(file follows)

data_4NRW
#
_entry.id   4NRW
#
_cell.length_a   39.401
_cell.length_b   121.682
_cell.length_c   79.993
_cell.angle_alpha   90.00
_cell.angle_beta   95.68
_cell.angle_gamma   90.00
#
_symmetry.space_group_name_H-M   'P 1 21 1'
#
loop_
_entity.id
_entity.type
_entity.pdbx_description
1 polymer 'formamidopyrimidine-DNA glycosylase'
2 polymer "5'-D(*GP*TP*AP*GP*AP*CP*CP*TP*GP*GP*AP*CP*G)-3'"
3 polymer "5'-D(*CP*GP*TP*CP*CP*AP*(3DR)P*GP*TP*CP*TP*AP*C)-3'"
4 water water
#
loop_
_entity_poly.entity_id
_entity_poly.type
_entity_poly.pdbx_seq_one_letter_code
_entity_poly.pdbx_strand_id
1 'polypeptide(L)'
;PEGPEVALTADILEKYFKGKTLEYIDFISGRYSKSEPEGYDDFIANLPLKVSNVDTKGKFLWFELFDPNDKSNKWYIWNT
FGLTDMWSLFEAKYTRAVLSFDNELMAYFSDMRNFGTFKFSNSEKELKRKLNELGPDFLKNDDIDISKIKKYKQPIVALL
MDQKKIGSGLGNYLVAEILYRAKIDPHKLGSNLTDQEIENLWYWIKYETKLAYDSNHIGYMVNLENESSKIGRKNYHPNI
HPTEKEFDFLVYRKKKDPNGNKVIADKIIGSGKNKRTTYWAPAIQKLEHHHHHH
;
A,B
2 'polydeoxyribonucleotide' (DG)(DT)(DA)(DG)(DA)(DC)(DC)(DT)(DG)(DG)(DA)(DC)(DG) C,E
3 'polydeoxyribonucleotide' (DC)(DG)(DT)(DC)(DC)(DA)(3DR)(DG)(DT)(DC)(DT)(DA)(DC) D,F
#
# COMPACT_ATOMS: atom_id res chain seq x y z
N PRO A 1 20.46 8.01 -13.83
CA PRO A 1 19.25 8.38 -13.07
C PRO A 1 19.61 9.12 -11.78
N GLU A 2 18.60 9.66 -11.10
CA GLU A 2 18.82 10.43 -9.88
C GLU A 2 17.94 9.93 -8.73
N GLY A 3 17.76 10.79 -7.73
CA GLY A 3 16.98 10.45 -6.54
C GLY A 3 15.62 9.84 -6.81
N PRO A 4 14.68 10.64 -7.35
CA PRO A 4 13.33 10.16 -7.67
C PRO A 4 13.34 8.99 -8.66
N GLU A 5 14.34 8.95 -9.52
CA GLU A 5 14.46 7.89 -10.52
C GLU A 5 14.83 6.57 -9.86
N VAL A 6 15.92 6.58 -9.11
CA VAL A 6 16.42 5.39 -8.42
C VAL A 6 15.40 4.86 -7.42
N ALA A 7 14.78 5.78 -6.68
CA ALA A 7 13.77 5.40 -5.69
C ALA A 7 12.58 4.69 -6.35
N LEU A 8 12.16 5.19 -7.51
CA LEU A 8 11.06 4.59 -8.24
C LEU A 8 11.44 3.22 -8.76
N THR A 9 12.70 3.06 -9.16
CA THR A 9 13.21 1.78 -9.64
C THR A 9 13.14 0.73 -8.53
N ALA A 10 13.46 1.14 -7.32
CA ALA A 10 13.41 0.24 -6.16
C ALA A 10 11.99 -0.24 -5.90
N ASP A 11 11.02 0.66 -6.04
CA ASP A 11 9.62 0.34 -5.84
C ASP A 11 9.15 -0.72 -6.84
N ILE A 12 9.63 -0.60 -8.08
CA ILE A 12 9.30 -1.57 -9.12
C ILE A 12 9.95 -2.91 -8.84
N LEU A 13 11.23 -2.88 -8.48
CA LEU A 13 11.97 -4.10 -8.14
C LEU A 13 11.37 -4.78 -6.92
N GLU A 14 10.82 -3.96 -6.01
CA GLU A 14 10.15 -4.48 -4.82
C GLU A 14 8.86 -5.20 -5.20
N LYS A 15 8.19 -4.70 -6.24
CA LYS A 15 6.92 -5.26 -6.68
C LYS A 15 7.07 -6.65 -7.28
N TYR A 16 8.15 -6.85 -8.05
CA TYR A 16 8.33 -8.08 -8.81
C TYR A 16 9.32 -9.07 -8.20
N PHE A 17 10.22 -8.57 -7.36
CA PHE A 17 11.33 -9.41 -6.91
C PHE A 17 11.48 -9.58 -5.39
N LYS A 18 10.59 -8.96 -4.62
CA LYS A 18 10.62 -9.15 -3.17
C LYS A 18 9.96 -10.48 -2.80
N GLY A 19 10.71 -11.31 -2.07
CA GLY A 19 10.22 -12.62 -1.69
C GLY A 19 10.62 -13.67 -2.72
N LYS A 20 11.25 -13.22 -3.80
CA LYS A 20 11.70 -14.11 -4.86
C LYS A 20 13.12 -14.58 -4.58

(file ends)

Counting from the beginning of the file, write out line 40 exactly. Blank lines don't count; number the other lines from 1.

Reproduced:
CA PRO A 1 19.25 8.38 -13.07